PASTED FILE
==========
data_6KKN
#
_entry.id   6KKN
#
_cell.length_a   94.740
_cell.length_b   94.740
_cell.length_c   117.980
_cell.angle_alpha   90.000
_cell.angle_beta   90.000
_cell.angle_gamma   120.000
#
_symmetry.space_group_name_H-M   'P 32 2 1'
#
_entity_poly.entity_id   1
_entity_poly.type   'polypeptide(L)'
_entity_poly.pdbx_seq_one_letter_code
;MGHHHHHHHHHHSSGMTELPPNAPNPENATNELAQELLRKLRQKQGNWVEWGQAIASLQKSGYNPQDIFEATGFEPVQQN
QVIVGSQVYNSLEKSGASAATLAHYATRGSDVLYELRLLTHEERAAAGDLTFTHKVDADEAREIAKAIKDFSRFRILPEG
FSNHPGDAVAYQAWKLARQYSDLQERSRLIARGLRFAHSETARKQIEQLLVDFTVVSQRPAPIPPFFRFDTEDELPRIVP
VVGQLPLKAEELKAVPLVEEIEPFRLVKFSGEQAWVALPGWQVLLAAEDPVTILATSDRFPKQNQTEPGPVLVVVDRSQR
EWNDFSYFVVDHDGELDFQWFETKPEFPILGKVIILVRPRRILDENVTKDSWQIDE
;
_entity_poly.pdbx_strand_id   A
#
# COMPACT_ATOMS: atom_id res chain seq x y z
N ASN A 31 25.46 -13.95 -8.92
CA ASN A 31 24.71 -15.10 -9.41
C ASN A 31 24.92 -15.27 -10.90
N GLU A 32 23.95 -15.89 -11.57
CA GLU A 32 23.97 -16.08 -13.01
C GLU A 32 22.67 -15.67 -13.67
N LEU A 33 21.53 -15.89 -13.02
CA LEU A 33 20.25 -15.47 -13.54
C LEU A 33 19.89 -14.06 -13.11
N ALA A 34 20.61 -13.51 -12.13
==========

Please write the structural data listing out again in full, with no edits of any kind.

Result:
data_6KKN
#
_entry.id   6KKN
#
_cell.length_a   94.740
_cell.length_b   94.740
_cell.length_c   117.980
_cell.angle_alpha   90.000
_cell.angle_beta   90.000
_cell.angle_gamma   120.000
#
_symmetry.space_group_name_H-M   'P 32 2 1'
#
_entity_poly.entity_id   1
_entity_poly.type   'polypeptide(L)'
_entity_poly.pdbx_seq_one_letter_code
;MGHHHHHHHHHHSSGMTELPPNAPNPENATNELAQELLRKLRQKQGNWVEWGQAIASLQKSGYNPQDIFEATGFEPVQQN
QVIVGSQVYNSLEKSGASAATLAHYATRGSDVLYELRLLTHEERAAAGDLTFTHKVDADEAREIAKAIKDFSRFRILPEG
FSNHPGDAVAYQAWKLARQYSDLQERSRLIARGLRFAHSETARKQIEQLLVDFTVVSQRPAPIPPFFRFDTEDELPRIVP
VVGQLPLKAEELKAVPLVEEIEPFRLVKFSGEQAWVALPGWQVLLAAEDPVTILATSDRFPKQNQTEPGPVLVVVDRSQR
EWNDFSYFVVDHDGELDFQWFETKPEFPILGKVIILVRPRRILDENVTKDSWQIDE
;
_entity_poly.pdbx_strand_id   A
#
# COMPACT_ATOMS: atom_id res chain seq x y z
N ASN A 31 25.46 -13.95 -8.92
CA ASN A 31 24.71 -15.10 -9.41
C ASN A 31 24.92 -15.27 -10.90
N GLU A 32 23.95 -15.89 -11.57
CA GLU A 32 23.97 -16.08 -13.01
C GLU A 32 22.67 -15.67 -13.67
N LEU A 33 21.53 -15.89 -13.02
CA LEU A 33 20.25 -15.47 -13.54
C LEU A 33 19.89 -14.06 -13.11
N ALA A 34 20.61 -13.51 -12.13